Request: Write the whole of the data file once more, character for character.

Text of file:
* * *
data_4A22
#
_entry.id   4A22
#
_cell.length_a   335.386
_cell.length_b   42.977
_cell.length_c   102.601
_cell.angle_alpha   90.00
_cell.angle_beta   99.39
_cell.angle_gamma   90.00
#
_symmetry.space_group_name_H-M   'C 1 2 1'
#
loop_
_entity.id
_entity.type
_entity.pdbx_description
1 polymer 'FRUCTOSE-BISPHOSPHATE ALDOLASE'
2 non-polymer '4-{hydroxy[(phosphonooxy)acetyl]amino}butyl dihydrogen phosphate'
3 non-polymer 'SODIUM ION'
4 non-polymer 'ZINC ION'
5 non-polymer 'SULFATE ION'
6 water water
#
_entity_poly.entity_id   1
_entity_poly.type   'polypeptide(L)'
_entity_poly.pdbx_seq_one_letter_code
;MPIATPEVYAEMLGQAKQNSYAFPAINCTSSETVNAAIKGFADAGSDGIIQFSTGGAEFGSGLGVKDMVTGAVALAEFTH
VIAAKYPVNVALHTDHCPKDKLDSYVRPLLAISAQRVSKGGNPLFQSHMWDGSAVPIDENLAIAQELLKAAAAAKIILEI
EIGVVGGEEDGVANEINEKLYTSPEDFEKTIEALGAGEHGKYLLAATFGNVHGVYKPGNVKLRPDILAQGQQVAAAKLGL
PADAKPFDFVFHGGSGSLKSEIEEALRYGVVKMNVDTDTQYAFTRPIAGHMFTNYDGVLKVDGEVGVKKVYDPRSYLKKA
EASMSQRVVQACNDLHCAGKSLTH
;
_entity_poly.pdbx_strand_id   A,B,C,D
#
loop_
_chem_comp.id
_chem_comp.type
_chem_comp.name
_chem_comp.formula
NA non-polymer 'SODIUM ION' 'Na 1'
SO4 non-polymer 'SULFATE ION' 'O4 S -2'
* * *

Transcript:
data_4A22
#
_entry.id   4A22
#
_cell.length_a   335.386
_cell.length_b   42.977
_cell.length_c   102.601
_cell.angle_alpha   90.00
_cell.angle_beta   99.39
_cell.angle_gamma   90.00
#
_symmetry.space_group_name_H-M   'C 1 2 1'
#
loop_
_entity.id
_entity.type
_entity.pdbx_description
1 polymer 'FRUCTOSE-BISPHOSPHATE ALDOLASE'
2 non-polymer '4-{hydroxy[(phosphonooxy)acetyl]amino}butyl dihydrogen phosphate'
3 non-polymer 'SODIUM ION'
4 non-polymer 'ZINC ION'
5 non-polymer 'SULFATE ION'
6 water water
#
_entity_poly.entity_id   1
_entity_poly.type   'polypeptide(L)'
_entity_poly.pdbx_seq_one_letter_code
;MPIATPEVYAEMLGQAKQNSYAFPAINCTSSETVNAAIKGFADAGSDGIIQFSTGGAEFGSGLGVKDMVTGAVALAEFTH
VIAAKYPVNVALHTDHCPKDKLDSYVRPLLAISAQRVSKGGNPLFQSHMWDGSAVPIDENLAIAQELLKAAAAAKIILEI
EIGVVGGEEDGVANEINEKLYTSPEDFEKTIEALGAGEHGKYLLAATFGNVHGVYKPGNVKLRPDILAQGQQVAAAKLGL
PADAKPFDFVFHGGSGSLKSEIEEALRYGVVKMNVDTDTQYAFTRPIAGHMFTNYDGVLKVDGEVGVKKVYDPRSYLKKA
EASMSQRVVQACNDLHCAGKSLTH
;
_entity_poly.pdbx_strand_id   A,B,C,D
#
loop_
_chem_comp.id
_chem_comp.type
_chem_comp.name
_chem_comp.formula
NA non-polymer 'SODIUM ION' 'Na 1'
SO4 non-polymer 'SULFATE ION' 'O4 S -2'